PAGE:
The opinion of the court was delivered by: Emmet G. Sullivan United States District Judge
Pending before the Court are two motions to dismiss and a motion to set aside entry of default. Having considered the motions, responses and replies thereto, the Court will DENY AS MOOT defendant's motion to dismiss filed on April 13, 2006 and GRANT defendant's motion to set aside entry of default. The Court DEFERS RULING on defendant's motion to dismiss filed on September 18, 2006 to give plaintiff the opportunity to further respond to defendant's contention that plaintiff has failed to exhaust administrative remedies.
Plaintiff Kenneth Guthery filed a pro se complaint against the United States ("the Government") on January 30, 2006, seeking damages under the Taxpayer Bill of Rights ("TBOR"), 26 U.S.C. § 7433. On April 13, 2006, the Government filed a motion to dismiss the complaint based on improper service and failure to exhaust administrative remedies. The Government's motion to dismiss was filed two days past the deadline for the filing of an answer, and the Government did not seek leave to late file its motion. The plaintiff requested a Clerk's entry of default on April 21, 2006 and then filed a response to the Government's motion to dismiss on April 24, 2006. The Clerk entered default against the United States on May 1, 2006. After the entry of default, the Government filed its reply brief and the plaintiff filed a surreply.
Plaintiff filed an amended complaint on September 5, 2006, reasserting his claims under 26 U.S.C. § 7433 and invoking numerous other statutory authorities to support his claims for relief.*fn1 The Government filed a motion to dismiss this complaint as well for improper service and failure to exhaust administrative remedies. The original complaint and amended complaint are similar to dozens of other complaints dismissed by this Court for lack of subject matter jurisdiction and for failure to state a claim upon which relief can be granted.
II. CLERK'S ENTRY OF DEFAULT
Federal Rule of Civil Procedure 55(a) provides for entry of default "[w]hen a party against whom a judgment for affirmative relief is sought has failed to plead or otherwise defend as provided by these rules." Fed. R. Civ. P. 55(a). As long as judgment has not yet been entered, which in this case it has not, the Court can set aside the default for "good cause shown." Fed. R. Civ. P. 55(c). The decision to set aside a default rests in the discretion of the trial court. Keegel v. Key West & Carribean Trading Co., 627 F.2d 372, 373 (D.C. Cir. 1980). In exercising such discretion, the Court must consider whether (1) the default was willful; (2) setting aside default would prejudice plaintiff; and (3) the alleged defense is meritorious. Id. On a motion for relief from the entry of default, "all doubts are resolved in favor of the party seeking relief." Jackson v. Beech, 636 F.2d 831, 836 (D.C. Cir. 1980). The Court also takes into account the fact that default judgments are not favored by modern courts "because it seems inherently unfair to use the court's power to enter and enforce judgments as a penalty for delays in filing." Jackson, 636 F.2d at 835.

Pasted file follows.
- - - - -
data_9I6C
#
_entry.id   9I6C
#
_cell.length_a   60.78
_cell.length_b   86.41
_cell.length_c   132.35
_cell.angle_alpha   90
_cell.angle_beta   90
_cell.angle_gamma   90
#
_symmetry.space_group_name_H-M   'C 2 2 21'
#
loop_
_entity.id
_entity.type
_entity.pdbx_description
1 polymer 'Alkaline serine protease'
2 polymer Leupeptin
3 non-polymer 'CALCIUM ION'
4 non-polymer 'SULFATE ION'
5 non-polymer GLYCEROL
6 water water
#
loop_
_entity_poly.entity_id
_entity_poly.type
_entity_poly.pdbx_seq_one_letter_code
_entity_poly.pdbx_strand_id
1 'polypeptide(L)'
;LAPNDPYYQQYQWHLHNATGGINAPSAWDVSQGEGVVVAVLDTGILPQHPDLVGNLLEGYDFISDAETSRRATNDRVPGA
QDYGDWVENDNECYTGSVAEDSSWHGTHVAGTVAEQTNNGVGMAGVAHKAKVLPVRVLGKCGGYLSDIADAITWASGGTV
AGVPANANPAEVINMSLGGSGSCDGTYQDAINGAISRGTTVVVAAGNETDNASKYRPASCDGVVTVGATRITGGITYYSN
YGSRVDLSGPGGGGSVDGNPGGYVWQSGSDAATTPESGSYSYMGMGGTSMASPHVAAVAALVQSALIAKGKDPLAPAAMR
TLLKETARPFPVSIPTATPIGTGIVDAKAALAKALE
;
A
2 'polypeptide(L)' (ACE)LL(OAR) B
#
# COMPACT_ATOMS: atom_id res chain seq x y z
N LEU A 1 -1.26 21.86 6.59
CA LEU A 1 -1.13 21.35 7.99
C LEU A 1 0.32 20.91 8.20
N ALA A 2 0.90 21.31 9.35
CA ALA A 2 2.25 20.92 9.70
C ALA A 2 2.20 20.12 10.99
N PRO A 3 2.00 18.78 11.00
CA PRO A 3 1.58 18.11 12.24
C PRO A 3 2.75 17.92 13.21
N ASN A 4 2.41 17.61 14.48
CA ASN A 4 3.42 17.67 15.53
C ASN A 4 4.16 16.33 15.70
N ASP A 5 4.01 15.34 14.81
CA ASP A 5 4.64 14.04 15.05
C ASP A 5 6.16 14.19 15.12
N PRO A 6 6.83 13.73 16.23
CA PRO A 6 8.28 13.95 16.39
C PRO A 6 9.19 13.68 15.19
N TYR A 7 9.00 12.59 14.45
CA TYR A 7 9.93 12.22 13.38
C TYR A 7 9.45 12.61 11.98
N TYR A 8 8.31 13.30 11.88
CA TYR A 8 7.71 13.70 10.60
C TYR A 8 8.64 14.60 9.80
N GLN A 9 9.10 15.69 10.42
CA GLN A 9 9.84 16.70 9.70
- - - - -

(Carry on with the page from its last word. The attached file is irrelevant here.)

In this case, the Government was only two days late in filing its first motion to dismiss, and the Government filed its motion prior to plaintiff filing for an entry of default. This does not suggest that the Government's filing delay was willful.*fn2 Moreover, plaintiff has alleged no prejudice as a result of this brief delay in filing. The Court finds that plaintiff was not prejudiced because plaintiff's ability to adjudicate this case on the merits has not been diminished by the Government's delay. Plaintiff chose to file a response to the motion to dismiss almost immediately after filing for an entry of default. Plaintiff also chose to file an amended complaint in this case, to which the government timely filed a response. Finally, the Government has asserted a potentially meritorious defense in its motion to dismiss, given that numerous almost identical cases have already been dismissed by this Court for failure to exhaust administrative remedies.
In an untimely filed Opposition to Motion to Vacate Entry of Default, plaintiff asserts that this Court should deny the Government's motion because the Government failed to adhere to Local Rule 7(g). Local Rule 7(g) requires a motion to vacate entry of default to be accompanied by "a verified answer presenting a defense sufficient to bar the claim in whole or in part." LCvR 7(g). Although the Government did not file a verified answer with its motion, the Government had already filed a motion to dismiss. The Federal Rules of Civil Procedure permit a party to file a motion to dismiss for lack of subject matter jurisdiction or failure to state a claim instead of an answer. See Fed. R. Civ. P. 12(b). Given that the motion to dismiss was already filed prior to the entry of default, this Court will not deny the Motion to Vacate Entry of Default based on the lack of a verified answer. See Owens v. Republic of Sudan, 374 F. Supp. 2d 1, 9 (D.D.C. 2005) ("[T]his Court is unaware of any decision in which a court has struck a motion to dismiss following an entry of default because the motion to vacate the default was filed without an answer.").
For all the above reasons, the Government's Motion to Vacate Entry of Default is GRANTED.
III. FIRST MOTION TO DISMISS
After the Government filed its first motion to dismiss on April 13, 2006, the plaintiff filed an amended complaint. Because the Government has also filed a motion to dismiss the amended complaint, which has been fully briefed and is ripe for consideration, the Court DENIES AS MOOT the Government's first motion to dismiss [Dkt. No. 5].
IV. SECOND MOTION TO DISMISS
The Government filed a motion to dismiss the amended complaint on September 18, 2006. In its motion, the Government asserts that plaintiff's amended complaint should be dismissed based on insufficient ...